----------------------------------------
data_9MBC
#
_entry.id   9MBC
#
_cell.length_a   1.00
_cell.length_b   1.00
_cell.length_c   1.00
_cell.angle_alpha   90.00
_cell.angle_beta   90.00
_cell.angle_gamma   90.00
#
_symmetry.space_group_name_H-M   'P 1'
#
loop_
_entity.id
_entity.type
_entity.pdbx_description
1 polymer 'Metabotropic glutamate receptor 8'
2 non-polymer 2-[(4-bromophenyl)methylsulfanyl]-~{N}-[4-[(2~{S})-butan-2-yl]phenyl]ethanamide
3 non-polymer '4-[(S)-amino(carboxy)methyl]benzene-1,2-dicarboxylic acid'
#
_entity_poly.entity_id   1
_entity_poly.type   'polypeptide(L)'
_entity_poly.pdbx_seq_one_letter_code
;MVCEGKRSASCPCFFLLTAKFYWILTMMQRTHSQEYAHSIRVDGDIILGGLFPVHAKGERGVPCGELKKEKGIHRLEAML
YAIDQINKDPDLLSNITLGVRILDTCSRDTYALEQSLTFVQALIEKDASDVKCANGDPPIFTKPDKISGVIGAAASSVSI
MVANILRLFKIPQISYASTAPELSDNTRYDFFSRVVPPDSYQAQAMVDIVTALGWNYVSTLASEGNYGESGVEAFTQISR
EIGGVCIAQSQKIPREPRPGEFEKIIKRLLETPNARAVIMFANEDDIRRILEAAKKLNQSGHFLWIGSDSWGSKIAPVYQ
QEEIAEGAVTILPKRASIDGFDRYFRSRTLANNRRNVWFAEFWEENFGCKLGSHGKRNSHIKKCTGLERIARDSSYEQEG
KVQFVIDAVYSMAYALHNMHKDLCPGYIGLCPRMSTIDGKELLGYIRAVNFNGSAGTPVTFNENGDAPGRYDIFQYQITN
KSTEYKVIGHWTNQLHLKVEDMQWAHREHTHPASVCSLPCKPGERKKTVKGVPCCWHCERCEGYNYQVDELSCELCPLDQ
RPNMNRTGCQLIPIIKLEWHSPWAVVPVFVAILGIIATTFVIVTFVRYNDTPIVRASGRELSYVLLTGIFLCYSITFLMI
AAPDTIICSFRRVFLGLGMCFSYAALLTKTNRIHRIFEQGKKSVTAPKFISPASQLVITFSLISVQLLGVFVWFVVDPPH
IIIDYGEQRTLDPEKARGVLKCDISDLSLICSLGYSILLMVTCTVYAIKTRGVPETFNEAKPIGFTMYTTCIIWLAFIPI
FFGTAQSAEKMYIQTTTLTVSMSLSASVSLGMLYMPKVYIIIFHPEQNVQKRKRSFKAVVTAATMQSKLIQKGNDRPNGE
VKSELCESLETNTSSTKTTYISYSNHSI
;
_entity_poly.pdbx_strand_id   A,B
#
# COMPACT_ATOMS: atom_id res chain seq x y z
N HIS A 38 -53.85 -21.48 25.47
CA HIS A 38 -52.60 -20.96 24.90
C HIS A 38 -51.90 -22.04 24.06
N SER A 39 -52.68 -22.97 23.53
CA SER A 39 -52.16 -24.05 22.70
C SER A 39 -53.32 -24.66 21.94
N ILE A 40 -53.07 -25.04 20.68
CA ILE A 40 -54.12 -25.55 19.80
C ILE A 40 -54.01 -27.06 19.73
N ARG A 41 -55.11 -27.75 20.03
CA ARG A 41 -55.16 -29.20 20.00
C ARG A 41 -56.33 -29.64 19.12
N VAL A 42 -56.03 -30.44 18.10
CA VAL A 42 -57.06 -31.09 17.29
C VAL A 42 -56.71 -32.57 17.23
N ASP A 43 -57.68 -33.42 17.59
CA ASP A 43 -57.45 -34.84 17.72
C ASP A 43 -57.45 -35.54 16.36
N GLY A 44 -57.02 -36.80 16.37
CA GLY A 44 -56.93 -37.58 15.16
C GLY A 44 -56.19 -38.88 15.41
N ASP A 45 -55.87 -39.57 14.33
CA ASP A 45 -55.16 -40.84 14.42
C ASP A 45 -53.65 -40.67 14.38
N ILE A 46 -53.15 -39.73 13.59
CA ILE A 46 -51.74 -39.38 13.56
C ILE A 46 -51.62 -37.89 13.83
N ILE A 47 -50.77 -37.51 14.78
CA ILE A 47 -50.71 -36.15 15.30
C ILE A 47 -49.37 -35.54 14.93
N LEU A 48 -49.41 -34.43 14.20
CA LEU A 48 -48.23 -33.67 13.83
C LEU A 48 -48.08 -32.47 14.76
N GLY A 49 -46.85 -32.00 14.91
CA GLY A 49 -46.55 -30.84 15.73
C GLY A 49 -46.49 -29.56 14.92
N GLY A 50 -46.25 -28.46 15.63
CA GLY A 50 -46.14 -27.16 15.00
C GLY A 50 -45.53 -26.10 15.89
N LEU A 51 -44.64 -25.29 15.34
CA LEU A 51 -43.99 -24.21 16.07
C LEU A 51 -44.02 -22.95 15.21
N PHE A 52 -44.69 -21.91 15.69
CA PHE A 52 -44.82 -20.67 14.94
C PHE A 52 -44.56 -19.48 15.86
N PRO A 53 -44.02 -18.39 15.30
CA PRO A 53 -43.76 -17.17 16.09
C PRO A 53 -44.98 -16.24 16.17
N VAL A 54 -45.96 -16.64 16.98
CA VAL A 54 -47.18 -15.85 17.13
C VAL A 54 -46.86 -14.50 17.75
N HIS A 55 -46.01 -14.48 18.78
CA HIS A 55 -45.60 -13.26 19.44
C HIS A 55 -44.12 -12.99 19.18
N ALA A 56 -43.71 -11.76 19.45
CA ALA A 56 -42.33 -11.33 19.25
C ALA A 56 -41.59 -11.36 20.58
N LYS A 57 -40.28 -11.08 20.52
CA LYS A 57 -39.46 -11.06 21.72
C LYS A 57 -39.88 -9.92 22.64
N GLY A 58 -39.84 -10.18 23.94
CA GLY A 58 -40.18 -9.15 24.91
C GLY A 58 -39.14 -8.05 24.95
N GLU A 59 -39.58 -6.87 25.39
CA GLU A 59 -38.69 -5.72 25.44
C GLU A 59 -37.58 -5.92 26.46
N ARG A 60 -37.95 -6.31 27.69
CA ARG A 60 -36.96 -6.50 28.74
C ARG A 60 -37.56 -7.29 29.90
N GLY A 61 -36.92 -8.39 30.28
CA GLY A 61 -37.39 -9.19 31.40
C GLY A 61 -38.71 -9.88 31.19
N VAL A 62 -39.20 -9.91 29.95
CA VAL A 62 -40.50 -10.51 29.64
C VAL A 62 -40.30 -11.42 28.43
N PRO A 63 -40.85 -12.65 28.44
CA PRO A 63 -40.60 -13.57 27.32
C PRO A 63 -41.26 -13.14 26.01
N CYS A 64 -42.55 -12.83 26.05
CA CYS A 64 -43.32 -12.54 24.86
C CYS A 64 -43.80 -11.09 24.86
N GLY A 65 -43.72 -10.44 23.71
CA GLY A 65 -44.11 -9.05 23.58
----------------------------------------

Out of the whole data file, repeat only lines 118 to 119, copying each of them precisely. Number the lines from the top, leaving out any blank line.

C PRO A 63 -41.26 -13.14 26.01
N CYS A 64 -42.55 -12.83 26.05